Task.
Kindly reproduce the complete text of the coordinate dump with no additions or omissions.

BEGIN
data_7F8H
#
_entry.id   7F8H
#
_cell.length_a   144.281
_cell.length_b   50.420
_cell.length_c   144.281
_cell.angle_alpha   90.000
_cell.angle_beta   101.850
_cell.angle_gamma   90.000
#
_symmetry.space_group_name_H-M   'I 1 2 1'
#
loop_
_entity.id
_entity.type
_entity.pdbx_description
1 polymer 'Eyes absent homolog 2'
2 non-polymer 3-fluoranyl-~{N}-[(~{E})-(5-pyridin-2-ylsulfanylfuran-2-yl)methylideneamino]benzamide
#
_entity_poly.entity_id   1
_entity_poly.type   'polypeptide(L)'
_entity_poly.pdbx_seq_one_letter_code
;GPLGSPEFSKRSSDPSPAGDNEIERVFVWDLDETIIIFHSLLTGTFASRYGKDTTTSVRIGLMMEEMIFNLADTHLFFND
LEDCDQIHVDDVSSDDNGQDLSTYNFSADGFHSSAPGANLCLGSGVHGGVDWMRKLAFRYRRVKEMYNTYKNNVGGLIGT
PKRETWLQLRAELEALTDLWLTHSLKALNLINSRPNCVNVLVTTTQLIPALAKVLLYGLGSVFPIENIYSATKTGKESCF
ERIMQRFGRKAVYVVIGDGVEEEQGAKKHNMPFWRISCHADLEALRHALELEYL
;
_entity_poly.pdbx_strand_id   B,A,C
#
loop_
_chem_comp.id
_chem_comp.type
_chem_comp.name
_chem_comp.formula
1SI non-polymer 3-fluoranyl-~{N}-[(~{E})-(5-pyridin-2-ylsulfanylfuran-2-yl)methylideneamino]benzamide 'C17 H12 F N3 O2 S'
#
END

data_7F8H
#
_entry.id   7F8H
#
_cell.length_a   144.281
_cell.length_b   50.420
_cell.length_c   144.281
_cell.angle_alpha   90.000
_cell.angle_beta   101.850
_cell.angle_gamma   90.000
#
_symmetry.space_group_name_H-M   'I 1 2 1'
#
loop_
_entity.id
_entity.type
_entity.pdbx_description
1 polymer 'Eyes absent homolog 2'
2 non-polymer 3-fluoranyl-~{N}-[(~{E})-(5-pyridin-2-ylsulfanylfuran-2-yl)methylideneamino]benzamide
#
_entity_poly.entity_id   1
_entity_poly.type   'polypeptide(L)'
_entity_poly.pdbx_seq_one_letter_code
;GPLGSPEFSKRSSDPSPAGDNEIERVFVWDLDETIIIFHSLLTGTFASRYGKDTTTSVRIGLMMEEMIFNLADTHLFFND
LEDCDQIHVDDVSSDDNGQDLSTYNFSADGFHSSAPGANLCLGSGVHGGVDWMRKLAFRYRRVKEMYNTYKNNVGGLIGT
PKRETWLQLRAELEALTDLWLTHSLKALNLINSRPNCVNVLVTTTQLIPALAKVLLYGLGSVFPIENIYSATKTGKESCF
ERIMQRFGRKAVYVVIGDGVEEEQGAKKHNMPFWRISCHADLEALRHALELEYL
;
_entity_poly.pdbx_strand_id   B,A,C
#
loop_
_chem_comp.id
_chem_comp.type
_chem_comp.name
_chem_comp.formula
1SI non-polymer 3-fluoranyl-~{N}-[(~{E})-(5-pyridin-2-ylsulfanylfuran-2-yl)methylideneamino]benzamide 'C17 H12 F N3 O2 S'
#